For those not in the know, in the current arc of the new Steve Rogers: Captain America comic (which hit comic shops yesterday), it’s been shockingly revealed that …Cap’s been a HYDRA Agent all along!.
Thanks to a full-court press by Marvel Executive Editor/Senior VP of Publishing Tom Brevoort, a nice chunk of the mainstream media latched on to this “revelation” as some amazing earth-shattering status-quo-breaking event, and has people on social media crapping themselves and ranting and raving about it everywhere.
Just like Marvel hoped they would.
As a fan, I understand that people get attached to these characters, especially recently, given the great performance Chris Evans has given as Steve Rogers for a bunch of big movies now. Captain America, today, just as he was back when Jack Kirby and Joe Simon thought him up back in the Timely days, is a symbol a lot of people, even non-comics fans, respond to, and often attach their own ideals to.
I also understand that comics is a business, and that Marvel’s modus operandi since Stan and Jack started the bullpen is to hype the hell out of things, promise that things are NEVER GOING TO BE THE SAME, and aren’t above a little misdirection (or occasionally flat-out making things up) to get the attention of the reader.
This is the first issue of a new story arc, which will likely run a solid six to twelve issues, before having the twist revealed and will settle out as being not all that different than they way they were before. Comics run on the illusion of change; it’s all part of the relationship fans and creators have.
I see a lot of this in the marketing here. Writer Nick Spencer’s definitely got an angle; this quote below from the EW piece that broke all this nonsense yesterday is right out of the Stan Lee playbook:
Issue 2 will lay a lot of our cards on the table in terms of what the new status quo is, but the one thing we can say unequivocally is: This is not a clone, not an imposter, not mind control, not someone else acting through Steve. This really is Steve Rogers, Captain America himself.
…a comics guy brings out “unequivocally” and lists a bunch of conditions, get out your shovel, because somebody’s getting snowed. This list of conditions is broad, but also oddly specific; there’s a lot of room for all kinds of other technicalities, which is what has always happened.
Especially in a comics universe that has, in the past year, been destroyed and rebuilt in a new image thanks to the “Secret Wars” event, for which the new “status quo” is still being determined (though it won’t be all that different in the end, except Miles Morales gets to be Spider-Man as well), and has, in the last ten years, has had the Captain America mantle held by three different people (there are currently two Caps running around), has had Steve Rogers killed and resurrected, and for the last couple of years, Steve Rogers has been a depowered old man who recently got his Super-Soldier powers and his youth back thanks to a Cosmic Cube, which has, traditionally, been the biggest macguffin in a sea of macguffins the Marvel Universe has created.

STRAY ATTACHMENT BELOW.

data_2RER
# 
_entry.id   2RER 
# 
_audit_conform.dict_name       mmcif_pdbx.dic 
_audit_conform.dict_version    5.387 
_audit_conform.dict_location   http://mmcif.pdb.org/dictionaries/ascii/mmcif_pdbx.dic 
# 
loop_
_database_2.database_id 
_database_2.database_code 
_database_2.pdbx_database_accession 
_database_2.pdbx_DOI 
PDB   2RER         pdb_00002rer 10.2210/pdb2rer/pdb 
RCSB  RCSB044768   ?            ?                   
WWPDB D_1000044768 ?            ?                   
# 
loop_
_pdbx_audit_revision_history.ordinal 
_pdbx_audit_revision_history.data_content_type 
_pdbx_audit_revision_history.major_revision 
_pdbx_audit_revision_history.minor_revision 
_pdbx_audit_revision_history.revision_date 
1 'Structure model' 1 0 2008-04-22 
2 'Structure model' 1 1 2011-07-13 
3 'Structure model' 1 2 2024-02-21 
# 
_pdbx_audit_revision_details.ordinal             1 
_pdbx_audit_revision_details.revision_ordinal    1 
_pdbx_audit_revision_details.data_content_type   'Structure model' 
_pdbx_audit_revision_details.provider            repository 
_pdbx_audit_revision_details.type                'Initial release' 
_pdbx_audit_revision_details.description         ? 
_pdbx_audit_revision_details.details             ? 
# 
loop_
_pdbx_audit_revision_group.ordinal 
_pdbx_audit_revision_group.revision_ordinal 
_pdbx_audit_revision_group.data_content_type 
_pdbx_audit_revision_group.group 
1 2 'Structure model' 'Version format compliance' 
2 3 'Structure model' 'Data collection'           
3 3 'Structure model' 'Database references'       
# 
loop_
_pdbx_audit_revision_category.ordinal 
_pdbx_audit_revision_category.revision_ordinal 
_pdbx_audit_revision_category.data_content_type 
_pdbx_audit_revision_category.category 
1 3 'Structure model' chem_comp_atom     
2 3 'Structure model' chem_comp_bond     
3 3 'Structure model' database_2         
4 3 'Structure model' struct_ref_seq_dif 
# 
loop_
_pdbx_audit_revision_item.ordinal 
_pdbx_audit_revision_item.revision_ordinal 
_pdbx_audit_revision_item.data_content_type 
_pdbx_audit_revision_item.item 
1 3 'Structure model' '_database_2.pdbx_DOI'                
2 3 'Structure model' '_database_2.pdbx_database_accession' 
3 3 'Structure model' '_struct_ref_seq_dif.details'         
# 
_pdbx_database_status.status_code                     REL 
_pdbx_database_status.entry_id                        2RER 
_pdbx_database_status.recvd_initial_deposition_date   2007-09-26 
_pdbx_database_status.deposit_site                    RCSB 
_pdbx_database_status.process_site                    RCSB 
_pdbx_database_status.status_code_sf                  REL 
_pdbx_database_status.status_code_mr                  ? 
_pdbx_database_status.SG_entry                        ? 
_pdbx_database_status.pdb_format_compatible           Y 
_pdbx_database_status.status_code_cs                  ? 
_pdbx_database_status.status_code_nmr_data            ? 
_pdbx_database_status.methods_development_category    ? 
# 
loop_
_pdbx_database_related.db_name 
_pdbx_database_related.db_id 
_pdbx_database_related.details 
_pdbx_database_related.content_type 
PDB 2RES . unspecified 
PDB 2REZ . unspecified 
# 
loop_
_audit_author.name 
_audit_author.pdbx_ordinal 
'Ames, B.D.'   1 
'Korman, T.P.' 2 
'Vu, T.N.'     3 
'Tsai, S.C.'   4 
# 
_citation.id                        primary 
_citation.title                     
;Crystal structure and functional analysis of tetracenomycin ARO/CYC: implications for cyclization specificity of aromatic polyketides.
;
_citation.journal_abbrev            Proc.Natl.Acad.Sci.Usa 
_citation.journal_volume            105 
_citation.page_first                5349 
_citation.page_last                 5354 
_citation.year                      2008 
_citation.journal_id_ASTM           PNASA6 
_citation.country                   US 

In my mind, it’s also not a coincidence that this happened when it did, mid-way through the first week since release that the Captain America: Civil War blockbuster film hasn’t topped the box office, and on the same day when DC comics rolls out it’s latest universe-shattering event, Rebirth, which changes the status quo over there again, ahead of the usual 7-10 year schedule they’ve maintained since Crisis on Infinite Earths.
Can the average non-comic fan person in America tell you what the #1 movie in America is this week? Probably not. Can they tell you what’s going on over at Marvel’s Distinguished Competition? Nope. But they sure as hell know that Captain America is, for the moment, a life-long HYDRA agent. And they have a strong, uninformed opinion on it.
Marvel wins the cycle. Boom.
And Marvel and parent company Disney don’t really care that much about individual comic book sales; they haven’t for years, really. The comics haven’t been the profit leaders for decades. Since the 90s, it’s been licensing the IP for movies, tv, and merchandise. A HUGE comic in today’s market sells *maybe* 100,000 copies. That pales in comparison to the revenue the Marvel movies and licensed merchandise bring in.
Something like this gets the IP on the minds of people, who might, as a result, go see Civil War again, buy a t-shirt, or go into a comic shop out of curiousity, and if not buy the offending issue, might buy one of the high-profit margin reprint omnibus editions of “classic” Cap stories. Just like when they announced that Thor was now a girl, or that Doctor Octopus took over Spider-Man’s body, or back in the 70s, when Cap found out that Richard Nixon was leader of the Secret Empire, and gave up the shield in disgust and when on a road trip across america to find himself as Nomad, Man Without A Country. All those stories ended (or are in the process of ending) with the status quo going back to the way it was, and usually resulting in a pretty cool story when all was said and done.
Don’t worry, ginned up fans of Captain America who have your red-white-and-blue panties in a twist about Marvel betraying their beloved character; it’ll all work out. Listen to the Washington Post, they understand.
Cap didn’t stay a werewolf, did he?